Category: Stones: Ureteroscopy

VS1-11 - Initial Experience With MOSES Laser Lithotripsy Using Lumenis Technology

Fri, Sep 21
10:00 AM - 12:00 PM

Introduction & Objective :

Ureteroscopy has emerged as the most versatile and least invasive treatment option for patients with all stone compositions and a total stone burden less than 2cm. One of the main reasons for this advancement is the development and progression of the holmium laser technology, enabling lithotripsy of stones in any location. Multiple approaches to lithotripsy, such as dusting or basketing, are employed to treat stone disease. While basketing has been proven to have higher stone free rates, there is still utility for dusting, especially if the stone is in the ureter. Dusting a stone in the ureter is effective because gravel moves in an antegrade fashion into the bladder. One of the major drawbacks to dusting is stone retropulsion caused by the acoustic pulse of the holmium laser. To combat this, new technology developed by Lumenis using the 120-watt laser system, optimizes energy transmission and significantly reduces stone retropulsion. This new Moses technology leads to less stone migration and provides the surgeon with more control. In this video, we contrast the use of the Moses technology and the standard laser lithotripsy.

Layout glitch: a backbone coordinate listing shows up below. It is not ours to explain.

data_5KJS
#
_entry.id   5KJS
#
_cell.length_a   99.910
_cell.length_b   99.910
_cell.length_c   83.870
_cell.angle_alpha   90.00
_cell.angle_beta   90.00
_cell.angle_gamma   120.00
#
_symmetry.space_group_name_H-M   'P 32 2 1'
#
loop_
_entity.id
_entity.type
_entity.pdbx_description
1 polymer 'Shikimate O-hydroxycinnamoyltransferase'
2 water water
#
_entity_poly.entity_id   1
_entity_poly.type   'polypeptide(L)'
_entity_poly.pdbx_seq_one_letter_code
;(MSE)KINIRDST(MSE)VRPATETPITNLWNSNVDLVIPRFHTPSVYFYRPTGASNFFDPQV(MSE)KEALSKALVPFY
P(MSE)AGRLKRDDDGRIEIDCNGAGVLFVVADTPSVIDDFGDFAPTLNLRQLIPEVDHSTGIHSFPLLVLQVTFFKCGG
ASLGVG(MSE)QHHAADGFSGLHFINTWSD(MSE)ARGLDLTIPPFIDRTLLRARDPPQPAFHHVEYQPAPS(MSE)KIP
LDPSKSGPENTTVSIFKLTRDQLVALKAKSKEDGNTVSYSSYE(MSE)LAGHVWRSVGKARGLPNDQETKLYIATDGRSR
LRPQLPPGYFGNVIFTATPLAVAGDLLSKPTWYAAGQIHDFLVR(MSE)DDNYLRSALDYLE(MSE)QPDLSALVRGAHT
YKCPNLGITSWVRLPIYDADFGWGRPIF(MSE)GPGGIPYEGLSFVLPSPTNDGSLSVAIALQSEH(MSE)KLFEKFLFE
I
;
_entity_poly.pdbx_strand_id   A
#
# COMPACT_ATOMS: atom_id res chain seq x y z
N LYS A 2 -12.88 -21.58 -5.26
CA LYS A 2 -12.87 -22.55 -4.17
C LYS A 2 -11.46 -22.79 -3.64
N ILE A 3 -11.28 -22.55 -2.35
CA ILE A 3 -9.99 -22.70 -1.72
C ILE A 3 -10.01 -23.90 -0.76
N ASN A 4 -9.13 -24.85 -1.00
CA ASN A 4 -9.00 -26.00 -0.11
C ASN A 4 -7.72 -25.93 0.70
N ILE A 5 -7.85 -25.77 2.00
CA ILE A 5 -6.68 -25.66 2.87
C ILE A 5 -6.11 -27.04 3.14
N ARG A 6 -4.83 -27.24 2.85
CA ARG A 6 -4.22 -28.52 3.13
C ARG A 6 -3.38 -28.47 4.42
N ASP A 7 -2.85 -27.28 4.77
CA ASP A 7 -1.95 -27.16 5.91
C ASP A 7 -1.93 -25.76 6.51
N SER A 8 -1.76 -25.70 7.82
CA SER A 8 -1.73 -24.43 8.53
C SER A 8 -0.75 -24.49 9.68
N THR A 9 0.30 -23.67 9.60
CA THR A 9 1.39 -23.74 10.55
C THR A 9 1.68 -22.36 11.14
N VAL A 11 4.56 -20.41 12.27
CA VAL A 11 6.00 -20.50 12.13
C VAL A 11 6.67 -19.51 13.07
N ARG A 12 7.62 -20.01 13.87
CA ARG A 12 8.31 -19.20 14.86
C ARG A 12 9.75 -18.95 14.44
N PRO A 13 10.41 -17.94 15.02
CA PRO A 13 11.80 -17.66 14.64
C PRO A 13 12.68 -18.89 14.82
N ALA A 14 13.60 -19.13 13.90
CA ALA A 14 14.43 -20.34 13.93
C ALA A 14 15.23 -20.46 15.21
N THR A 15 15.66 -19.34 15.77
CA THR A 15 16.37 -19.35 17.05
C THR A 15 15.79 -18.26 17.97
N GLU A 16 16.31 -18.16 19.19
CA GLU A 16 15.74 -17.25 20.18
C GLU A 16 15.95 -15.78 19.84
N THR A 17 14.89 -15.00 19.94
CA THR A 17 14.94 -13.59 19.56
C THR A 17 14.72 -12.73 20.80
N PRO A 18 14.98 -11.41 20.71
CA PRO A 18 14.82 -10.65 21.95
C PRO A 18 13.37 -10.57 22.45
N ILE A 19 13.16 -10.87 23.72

Methods :

Between 1/16/2017- 6/21/2017, 32 patients underwent laser lithotripsy using the Lumenis Pulse 120H laser system with Moses technology at IU Methodist Hospital. Video and fluoroscopic imaging was captured, and optimal cases were selected to demonstrate the Moses technology.


Results :

All patients underwent successful laser lithotripsy using Moses technology. There were no complications specifically related to the Moses laser technology.


Conclusions :

Within this video we provide clear visual evidence that Lumenisà‚€TM Moses technology reduces retropulsion and stone migration. Reduction in ureteral stone retropulsion leads to overall higher efficiency of ureteral laser lithotripsy.

Tim Large

Endourology Fellow
Indiana University School of Medicine
Indianapolis, Indiana

Name: Tim Large MD
Title: Endourology Fellow - Indiana University School of Medicine
Affiliation: IU-Methodist Hospital

I am currently in the second year of fellowship with Drs. Lingeman and Krambeck at Indiana University in Indianapolis, Indiana. We focus on the management of stones and symptomatic benign prostate hyperplasia.

Blake Anderson

Endourology Fellow
Indiana University School of Medicine
Indianapolis, Indiana

Joshua Heiman

Indianapolis, Indiana

Amy E. Krambeck

Professor
Indiana University School of Medicine
Indianapolis, Indiana